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Piers Gaveston, 1st Earl of Cornwall (c. 1284 – 19 June 1312) was an English nobleman of Gascon origin, and the favourite of King Edward II of England.
At a young age he made a good impression on King Edward I "Longshanks", and was assigned to the household of the King's son, Edward of Caernarfon. The prince's partiality for Gaveston was so extravagant that Edward I sent the favourite into exile, but he was recalled a few months later, after the King's death led to the prince's accession as Edward II. Edward bestowed the Earldom of Cornwall on Gaveston, and arranged for him to marry his niece Margaret de Clare, sister of the powerful Earl of Gloucester.
Gaveston's exclusive access to the King provoked several members of the nobility, and in 1307 the King was again forced to send him into exile. During this absence he served as the King's Lord Lieutenant of Ireland. Edward managed to negotiate a deal with the opposition, however, and Gaveston returned the next year. Upon his return his behaviour became even more offensive, and by the Ordinances of 1311 it was decided that Gaveston should be exiled for a third time, to suffer outlawry if he returned. When he did return in 1312, he was hunted down and executed by a group of magnates led by Thomas of Lancaster and Guy de Beauchamp, Earl of Warwick.
It was alleged by medieval chroniclers that Edward II and Piers Gaveston were lovers, a rumour that was reinforced by later portrayals in fiction, such as Christopher Marlowe's late 16th-century play Edward II. This assertion has received the support of some modern historians, while others have questioned it. According to Pierre Chaplais, the relationship between the two was that of an adoptive brotherhood, and Gaveston served as an unofficial deputy for a reluctant king. Other historians, like J. S. Hamilton, have pointed out that concern over the two men's sexuality was not at the core of the nobility's grievances, which rather centred on Gaveston's exclusive access to royal patronage.
It was hinted at by medieval chroniclers, and has been alleged by modern historians, that the relationship between Gaveston and Edward was homosexual. The Annales Paulini claims that Edward loved Gaveston "beyond measure", while the Lanercost says the intimacy between them was "undue". The Chronicle of Melsa states that Edward "particularly delighted in the vice of sodomy", without making special reference to Gaveston. The portrayal of Gaveston as homosexual continued in fictional portrayals, such as Christopher Marlowe's play Edward II from the early 1590s, and the 1924 adaptation of that work by Bertolt Brecht and Lion Feuchtwanger.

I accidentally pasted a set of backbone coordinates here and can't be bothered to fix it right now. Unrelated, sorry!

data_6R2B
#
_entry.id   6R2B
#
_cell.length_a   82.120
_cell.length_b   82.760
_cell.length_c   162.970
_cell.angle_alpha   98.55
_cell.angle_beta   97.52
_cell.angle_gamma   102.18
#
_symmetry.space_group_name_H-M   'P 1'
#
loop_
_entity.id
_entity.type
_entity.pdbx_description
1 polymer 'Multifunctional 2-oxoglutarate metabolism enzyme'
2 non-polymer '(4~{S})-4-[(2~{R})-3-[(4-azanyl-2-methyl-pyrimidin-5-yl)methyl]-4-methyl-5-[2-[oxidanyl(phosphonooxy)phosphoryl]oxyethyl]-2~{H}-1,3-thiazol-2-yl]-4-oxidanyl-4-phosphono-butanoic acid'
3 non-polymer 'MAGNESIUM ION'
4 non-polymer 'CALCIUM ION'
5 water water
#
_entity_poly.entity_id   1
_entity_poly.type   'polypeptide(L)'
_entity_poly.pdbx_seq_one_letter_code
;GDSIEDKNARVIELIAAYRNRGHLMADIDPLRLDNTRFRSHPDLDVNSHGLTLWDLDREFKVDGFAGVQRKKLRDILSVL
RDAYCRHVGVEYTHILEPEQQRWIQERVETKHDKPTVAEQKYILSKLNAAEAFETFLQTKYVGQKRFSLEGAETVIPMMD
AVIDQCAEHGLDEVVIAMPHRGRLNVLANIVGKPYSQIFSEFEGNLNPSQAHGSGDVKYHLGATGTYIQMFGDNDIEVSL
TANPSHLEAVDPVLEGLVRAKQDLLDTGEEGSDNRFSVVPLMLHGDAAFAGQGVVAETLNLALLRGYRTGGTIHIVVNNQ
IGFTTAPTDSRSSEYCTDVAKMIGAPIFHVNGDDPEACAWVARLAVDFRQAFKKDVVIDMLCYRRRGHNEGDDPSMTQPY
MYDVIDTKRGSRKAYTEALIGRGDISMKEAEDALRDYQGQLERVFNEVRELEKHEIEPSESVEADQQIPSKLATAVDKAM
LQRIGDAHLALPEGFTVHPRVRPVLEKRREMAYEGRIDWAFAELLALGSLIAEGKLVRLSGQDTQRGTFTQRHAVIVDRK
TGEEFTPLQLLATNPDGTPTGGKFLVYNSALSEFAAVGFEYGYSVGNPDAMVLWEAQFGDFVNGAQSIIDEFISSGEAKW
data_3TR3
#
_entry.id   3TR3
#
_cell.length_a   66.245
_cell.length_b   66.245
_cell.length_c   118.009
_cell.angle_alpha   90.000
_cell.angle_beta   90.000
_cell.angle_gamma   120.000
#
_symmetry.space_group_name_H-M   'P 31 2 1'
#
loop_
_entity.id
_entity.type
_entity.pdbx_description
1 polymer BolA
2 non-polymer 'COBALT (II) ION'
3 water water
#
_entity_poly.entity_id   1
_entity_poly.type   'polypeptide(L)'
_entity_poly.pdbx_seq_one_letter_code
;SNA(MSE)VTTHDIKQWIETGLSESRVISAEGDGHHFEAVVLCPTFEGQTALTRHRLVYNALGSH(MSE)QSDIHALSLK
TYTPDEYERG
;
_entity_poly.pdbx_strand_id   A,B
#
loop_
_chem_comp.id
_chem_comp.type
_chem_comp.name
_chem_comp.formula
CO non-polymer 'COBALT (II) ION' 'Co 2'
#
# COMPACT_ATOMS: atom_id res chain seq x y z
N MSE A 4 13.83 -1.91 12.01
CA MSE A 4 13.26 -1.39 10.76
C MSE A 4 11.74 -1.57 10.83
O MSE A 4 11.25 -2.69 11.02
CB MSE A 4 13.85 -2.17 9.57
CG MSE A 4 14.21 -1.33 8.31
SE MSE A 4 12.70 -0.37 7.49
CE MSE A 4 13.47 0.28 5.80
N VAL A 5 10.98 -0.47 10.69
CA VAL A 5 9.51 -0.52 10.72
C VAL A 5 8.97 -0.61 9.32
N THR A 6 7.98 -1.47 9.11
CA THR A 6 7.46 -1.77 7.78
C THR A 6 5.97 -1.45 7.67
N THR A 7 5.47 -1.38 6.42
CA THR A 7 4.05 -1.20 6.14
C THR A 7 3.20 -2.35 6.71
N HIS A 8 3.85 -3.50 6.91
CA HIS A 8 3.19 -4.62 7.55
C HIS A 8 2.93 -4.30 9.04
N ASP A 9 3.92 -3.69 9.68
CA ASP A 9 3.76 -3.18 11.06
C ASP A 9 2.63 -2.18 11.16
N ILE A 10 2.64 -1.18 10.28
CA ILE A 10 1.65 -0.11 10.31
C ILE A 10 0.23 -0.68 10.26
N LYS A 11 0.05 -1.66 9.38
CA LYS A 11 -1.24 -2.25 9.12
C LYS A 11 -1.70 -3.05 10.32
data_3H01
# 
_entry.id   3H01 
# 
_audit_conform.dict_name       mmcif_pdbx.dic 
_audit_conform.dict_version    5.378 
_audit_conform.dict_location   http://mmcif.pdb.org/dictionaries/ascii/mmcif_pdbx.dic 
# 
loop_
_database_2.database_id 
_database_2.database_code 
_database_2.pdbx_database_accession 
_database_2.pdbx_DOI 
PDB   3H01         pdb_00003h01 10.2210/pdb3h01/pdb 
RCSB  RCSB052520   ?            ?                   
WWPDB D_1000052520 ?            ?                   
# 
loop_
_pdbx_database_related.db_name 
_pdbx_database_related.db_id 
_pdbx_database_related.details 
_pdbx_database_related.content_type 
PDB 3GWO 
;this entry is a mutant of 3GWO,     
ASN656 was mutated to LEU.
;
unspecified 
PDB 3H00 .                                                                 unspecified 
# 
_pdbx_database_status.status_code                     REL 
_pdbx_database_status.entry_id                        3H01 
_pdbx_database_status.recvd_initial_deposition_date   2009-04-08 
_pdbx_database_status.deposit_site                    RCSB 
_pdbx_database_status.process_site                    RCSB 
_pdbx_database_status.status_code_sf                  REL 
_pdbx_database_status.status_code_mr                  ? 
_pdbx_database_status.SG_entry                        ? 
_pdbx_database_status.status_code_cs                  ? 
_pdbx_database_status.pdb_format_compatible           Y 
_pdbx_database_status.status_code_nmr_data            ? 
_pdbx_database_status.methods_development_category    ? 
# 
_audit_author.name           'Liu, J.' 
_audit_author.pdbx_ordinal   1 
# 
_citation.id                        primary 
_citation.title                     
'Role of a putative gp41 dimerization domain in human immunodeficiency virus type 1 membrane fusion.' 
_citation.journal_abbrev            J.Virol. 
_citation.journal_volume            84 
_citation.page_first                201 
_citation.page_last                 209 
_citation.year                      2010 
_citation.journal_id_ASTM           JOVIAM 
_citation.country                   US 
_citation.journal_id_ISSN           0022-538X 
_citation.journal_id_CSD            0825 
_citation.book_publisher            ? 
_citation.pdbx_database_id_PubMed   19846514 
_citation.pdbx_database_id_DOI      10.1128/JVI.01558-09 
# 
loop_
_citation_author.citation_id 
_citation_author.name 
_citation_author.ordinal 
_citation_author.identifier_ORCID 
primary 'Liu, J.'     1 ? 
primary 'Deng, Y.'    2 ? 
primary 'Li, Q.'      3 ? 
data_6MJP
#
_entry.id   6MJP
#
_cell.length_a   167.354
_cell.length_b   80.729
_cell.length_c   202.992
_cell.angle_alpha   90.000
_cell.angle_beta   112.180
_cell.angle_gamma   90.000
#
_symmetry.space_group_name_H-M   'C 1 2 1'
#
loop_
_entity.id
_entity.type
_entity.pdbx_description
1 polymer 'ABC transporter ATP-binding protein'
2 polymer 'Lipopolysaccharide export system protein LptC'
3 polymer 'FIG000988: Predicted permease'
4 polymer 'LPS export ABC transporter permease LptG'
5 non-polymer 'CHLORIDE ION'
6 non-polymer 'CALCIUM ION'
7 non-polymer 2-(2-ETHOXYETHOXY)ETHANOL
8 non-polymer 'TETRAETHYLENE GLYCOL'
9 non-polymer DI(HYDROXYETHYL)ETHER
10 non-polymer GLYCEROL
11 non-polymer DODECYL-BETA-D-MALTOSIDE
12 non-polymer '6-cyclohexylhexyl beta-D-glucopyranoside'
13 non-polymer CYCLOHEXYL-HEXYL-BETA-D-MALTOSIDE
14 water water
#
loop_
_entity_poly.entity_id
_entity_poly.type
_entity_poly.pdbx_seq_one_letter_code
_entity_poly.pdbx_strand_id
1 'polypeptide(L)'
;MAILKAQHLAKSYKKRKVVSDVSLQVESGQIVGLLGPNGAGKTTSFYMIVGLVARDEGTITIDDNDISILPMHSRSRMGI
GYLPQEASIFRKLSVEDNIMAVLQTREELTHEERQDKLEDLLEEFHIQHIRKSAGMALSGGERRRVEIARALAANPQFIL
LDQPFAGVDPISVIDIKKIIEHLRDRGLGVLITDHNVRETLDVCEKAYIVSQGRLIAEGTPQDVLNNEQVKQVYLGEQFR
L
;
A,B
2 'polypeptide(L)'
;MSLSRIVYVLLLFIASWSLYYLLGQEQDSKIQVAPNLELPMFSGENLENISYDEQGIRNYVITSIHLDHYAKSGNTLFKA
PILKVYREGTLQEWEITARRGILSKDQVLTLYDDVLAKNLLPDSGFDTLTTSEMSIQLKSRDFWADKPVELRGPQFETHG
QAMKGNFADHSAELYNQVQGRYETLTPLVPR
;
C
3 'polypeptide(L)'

Modern historians have been divided on the issue. T. F. Tout, writing in 1914, rejected the idea. J. S. Hamilton, who wrote a biography of Gaveston in 1988, on the other hand says that "there is no question that the king and his favourite were lovers". Pierre Chaplais, writing a few years later, had more reservations. Chaplais cites the fact that Edward had four children with his wife – and even an extra-marital son – as well as the relative silence of contemporary commentators on the topic. He also finds it hard to believe that Philip IV of France would have allowed the English king to marry his daughter Isabella if Edward was known to be homosexual. Mark Ormrod has pointed out the inherent anachronism of speaking of homosexuality in a medieval context. Instead Ormrod suggests the focus should be on the motivation behind the use of sexuality in contemporary attacks on the King and Gaveston.
If the King and Gaveston were indeed lovers, the question remains of what effect this had on their respective careers and eventual downfalls. John Boswell, in his Christianity, Social Tolerance, and Homosexuality, calls Gaveston Edward's lover, and writes that there is little doubt "that [Edward's] wife and the barons of England were violently hostile to Edward's sexual proclivities, although he more than fulfilled his royal duties by fathering four children with Isabella". Boswell argues that Edward and Gaveston fell victim to a new-found concern about sexual morals among the secular powers of Europe, manifested shortly before in the trial of the Knights Templar in 1307. This interpretation is disputed by Hamilton. "The favourite was murdered because of his control of patronage," writes Hamilton, "not because of his access to the king's bedchamber". This same view is also expressed by Roy Martin Haines, in his 2003 biography of the King.
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